Certain professionals (such as art appraisers and experts involved in authenticating works of art), are typically forbidden by their supervising bodies from being compensated based on the result of their examination or the opinion they reach in relation to an artwork2. This avoids conflicts of interest arising.
Useful questions Intermediaries can ask themselves to clarify the arrangements, include
- Who is paying you for your services? Is it the party you are representing or someone else?
- How will your fee be calculated? In particular, are expenses (e.g., shipping, insurance, condition report, travel) included, contingent, or charged separately?
- Have you disclosed the fee arrangements to your client? Has this disclosure been made before the transaction completes?
- Is your client aware of the fee arrangements and the amount you could receive if the transaction goes ahead?
- How will you be paid? Are you authorized to deduct a sale commission from sale proceeds you may be handling?
4 — Conflicts of interest
Overlapping and sometimes conflicting loyalties are among the most difficult challenges faced by professional Intermediaries, or by those working with Intermediaries. [Navigating these challenges can be particularly difficult if the identity of the ultimate beneficial owner of the artwork being sold or bought, is unknown to one or more parties in the sale chain.]
Conflicts of interest arise where the Intermediary is in a position to derive a personal benefit from actions or decisions which they make when acting in a professional or fiduciary capacity for a client.
A conflict of interest would also arise if the intermediary sought to represent both the seller and the buyer in the same sale transaction. The interests and objective of the seller (to secure the highest possible price for the artwork) is diametrically opposed to that of the buyer (to purchase the artwork at the most reasonable price). If the Intermediary sought to act for both, they would not be able to fulfil the fiduciary duties which arise under the laws of agency (see section [ ] above).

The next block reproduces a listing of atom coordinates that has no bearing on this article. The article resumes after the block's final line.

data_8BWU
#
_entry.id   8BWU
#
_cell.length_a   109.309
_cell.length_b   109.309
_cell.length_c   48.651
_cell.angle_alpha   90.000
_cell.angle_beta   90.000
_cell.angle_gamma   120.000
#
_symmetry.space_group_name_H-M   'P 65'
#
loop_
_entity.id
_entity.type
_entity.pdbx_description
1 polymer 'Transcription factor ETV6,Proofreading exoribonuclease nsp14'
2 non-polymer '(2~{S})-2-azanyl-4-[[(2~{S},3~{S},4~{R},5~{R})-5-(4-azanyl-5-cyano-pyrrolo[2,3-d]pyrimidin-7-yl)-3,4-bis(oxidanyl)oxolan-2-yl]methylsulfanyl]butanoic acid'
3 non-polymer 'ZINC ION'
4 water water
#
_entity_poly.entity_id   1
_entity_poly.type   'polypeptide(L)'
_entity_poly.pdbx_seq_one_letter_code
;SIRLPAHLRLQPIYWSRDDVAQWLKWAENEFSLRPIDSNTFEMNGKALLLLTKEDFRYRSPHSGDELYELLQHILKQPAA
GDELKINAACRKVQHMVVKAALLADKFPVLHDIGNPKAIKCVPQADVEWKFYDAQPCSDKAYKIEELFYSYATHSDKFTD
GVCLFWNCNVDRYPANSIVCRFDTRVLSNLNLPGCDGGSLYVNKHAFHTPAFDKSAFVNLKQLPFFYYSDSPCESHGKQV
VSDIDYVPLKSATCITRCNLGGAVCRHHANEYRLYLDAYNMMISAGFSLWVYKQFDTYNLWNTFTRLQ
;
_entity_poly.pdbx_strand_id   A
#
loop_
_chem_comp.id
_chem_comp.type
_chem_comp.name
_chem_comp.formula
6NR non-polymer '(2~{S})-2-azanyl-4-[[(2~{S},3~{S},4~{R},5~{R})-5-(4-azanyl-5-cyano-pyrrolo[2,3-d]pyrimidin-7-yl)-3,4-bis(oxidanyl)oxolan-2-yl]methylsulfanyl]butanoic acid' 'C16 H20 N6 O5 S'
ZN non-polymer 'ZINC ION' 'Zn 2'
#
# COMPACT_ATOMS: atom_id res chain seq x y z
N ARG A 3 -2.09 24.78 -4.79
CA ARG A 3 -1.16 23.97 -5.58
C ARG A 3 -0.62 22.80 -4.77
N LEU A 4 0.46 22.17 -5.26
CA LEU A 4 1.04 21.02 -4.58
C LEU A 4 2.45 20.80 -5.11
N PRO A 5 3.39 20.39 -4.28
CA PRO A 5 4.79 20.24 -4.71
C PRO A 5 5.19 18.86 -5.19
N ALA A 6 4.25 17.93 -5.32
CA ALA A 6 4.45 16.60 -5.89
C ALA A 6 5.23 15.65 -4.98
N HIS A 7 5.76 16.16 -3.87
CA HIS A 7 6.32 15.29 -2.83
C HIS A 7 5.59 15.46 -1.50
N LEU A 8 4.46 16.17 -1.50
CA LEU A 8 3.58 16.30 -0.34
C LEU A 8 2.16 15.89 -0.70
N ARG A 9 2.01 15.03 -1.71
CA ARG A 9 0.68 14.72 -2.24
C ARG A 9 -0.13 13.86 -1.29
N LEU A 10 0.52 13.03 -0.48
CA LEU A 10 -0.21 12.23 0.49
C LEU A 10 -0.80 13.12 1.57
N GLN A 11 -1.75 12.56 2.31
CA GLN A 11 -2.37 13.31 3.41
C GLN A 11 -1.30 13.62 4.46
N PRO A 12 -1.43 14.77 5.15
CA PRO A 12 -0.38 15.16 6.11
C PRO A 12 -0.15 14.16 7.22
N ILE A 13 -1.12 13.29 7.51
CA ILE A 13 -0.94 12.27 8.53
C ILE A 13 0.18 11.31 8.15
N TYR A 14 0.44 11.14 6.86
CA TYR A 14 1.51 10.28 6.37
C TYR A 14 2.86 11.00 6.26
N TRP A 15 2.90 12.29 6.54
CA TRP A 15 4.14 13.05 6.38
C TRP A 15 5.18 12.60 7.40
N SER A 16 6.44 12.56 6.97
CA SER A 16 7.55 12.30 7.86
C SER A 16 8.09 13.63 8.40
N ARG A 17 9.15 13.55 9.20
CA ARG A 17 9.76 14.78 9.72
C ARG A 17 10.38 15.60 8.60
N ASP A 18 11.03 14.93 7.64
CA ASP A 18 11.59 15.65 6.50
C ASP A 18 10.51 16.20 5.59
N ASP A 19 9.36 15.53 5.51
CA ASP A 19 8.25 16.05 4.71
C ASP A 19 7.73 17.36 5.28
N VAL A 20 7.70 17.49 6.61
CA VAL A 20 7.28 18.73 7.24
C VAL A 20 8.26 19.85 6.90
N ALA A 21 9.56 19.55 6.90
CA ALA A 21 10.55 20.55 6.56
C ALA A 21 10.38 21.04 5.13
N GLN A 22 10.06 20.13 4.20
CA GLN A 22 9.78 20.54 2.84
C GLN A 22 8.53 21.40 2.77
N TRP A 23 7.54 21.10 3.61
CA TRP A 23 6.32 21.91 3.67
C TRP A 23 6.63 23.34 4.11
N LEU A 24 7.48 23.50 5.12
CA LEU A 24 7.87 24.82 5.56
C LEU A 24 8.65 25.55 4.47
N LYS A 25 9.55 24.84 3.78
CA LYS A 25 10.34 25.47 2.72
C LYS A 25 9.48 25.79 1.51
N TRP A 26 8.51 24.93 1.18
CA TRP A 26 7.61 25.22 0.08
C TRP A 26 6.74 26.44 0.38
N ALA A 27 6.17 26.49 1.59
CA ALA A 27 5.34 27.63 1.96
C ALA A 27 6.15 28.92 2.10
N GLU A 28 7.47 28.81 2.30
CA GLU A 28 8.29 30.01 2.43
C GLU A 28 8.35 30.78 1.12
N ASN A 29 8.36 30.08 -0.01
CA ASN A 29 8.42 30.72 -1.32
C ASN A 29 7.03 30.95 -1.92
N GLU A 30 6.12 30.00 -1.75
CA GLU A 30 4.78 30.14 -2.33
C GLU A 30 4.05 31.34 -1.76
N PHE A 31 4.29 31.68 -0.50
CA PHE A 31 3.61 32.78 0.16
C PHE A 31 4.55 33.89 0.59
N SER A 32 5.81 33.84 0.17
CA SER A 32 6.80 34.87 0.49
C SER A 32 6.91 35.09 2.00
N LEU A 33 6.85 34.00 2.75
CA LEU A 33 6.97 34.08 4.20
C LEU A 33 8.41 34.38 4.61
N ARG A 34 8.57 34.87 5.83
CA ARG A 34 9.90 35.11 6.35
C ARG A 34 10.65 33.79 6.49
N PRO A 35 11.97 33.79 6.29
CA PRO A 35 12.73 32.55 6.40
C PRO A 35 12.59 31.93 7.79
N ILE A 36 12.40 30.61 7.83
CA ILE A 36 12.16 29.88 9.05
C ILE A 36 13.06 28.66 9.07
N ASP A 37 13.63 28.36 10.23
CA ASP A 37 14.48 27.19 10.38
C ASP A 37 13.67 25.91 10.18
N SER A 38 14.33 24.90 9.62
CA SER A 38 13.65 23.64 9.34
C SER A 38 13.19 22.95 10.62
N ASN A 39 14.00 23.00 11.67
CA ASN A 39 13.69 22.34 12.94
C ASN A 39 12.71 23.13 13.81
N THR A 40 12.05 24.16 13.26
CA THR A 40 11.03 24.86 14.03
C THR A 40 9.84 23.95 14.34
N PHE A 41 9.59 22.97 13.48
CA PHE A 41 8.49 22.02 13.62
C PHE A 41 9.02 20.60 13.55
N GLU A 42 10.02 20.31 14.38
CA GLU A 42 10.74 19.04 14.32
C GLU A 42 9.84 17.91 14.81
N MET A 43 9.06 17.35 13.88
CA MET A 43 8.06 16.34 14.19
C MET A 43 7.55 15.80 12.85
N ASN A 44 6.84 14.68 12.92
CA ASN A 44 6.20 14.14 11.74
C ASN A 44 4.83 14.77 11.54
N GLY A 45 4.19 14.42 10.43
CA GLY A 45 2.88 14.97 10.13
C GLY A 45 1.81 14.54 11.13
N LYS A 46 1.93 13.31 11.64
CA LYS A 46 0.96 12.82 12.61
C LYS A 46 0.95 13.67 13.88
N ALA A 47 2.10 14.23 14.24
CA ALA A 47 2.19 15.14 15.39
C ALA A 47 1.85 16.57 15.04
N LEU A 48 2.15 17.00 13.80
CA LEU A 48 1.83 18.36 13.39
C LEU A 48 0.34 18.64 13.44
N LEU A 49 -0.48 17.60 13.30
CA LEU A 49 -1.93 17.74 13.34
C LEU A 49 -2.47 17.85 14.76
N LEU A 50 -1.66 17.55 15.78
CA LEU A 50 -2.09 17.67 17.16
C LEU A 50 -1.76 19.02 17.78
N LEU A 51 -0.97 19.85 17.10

Is there an actual or potential conflict of interest?
The following questions can help identify if a conflict or potential conflict of interest exists:
- Are you acting for two parties in the same transaction that do not share the same interests?
- Are you performing two different roles in the same transaction (for example providing an opinion on authenticity and brokering a sale)?
Intermediaries face conflicts of interest first and foremost when they fail to delineate clearly to their clients or other counterparties in a transaction, the role they are performing and the basis of their remuneration. Where multiple Intermediaries are involved in a transaction, there is an increased risk that the incentive to generate fees will conflict with the intermediaries’ duties outlined above.
Transparency is the guiding principle underlying all fiduciary relationships. When faced with a conflict of interest (or a potential conflict), professional Intermediaries should therefore look to resolve the situation by:
- making a full disclosure to their client; and
- Only proceeding if their client (having full knowledge of the situation) expressly consents.
Identifying who your client is and maintaining full transparency with that client and other counterparties can help mitigate potential conflicts of interest.
Before accepting an appointment to act as intermediary in a transaction, Intermediaries should therefore:
- Take steps to establish who they are acting for. Where the intermediary is acting for a company. organization or another person who they know is themselves acting as agent for another person, they will need to identify the ultimate physical individual on whose behalf the transaction is being carried out.
- Establish who their counterparty is: it may be the Owner or an intermediary (e.g. art advisor and/or broker) acting for the Owner (together the “Client”);
- Not accept financial compensation that creates a conflict of interest unless such compensation is fully disclosed to the client and any person making such payment and both give the Intermediary their express consent to such financial compensation.
5 — Liability and dispute resolution
In addition to the fiduciary duties and responsibilities outlined above and any contractual obligations recorded in agreements with their clients, Intermediaries are required to comply with national laws and regulations applying to their activities in the locations where they are being performed. Any requests from clients aimed at subverting those appliable laws should be refused.
Intermediaries are well advised to use written contracts and waivers with their clients wherever possible and to ensure such contracts and waivers comply with applicable national laws.
Those contracts should identify the substantive law that will apply to the agreement between the Intermediary and their client. Ideally, those agreements will also specify a dispute resolution mechanism and forum (mediation, court or arbitration service) for resolving any disputes that cannot be resolved amicably through good faith discussions.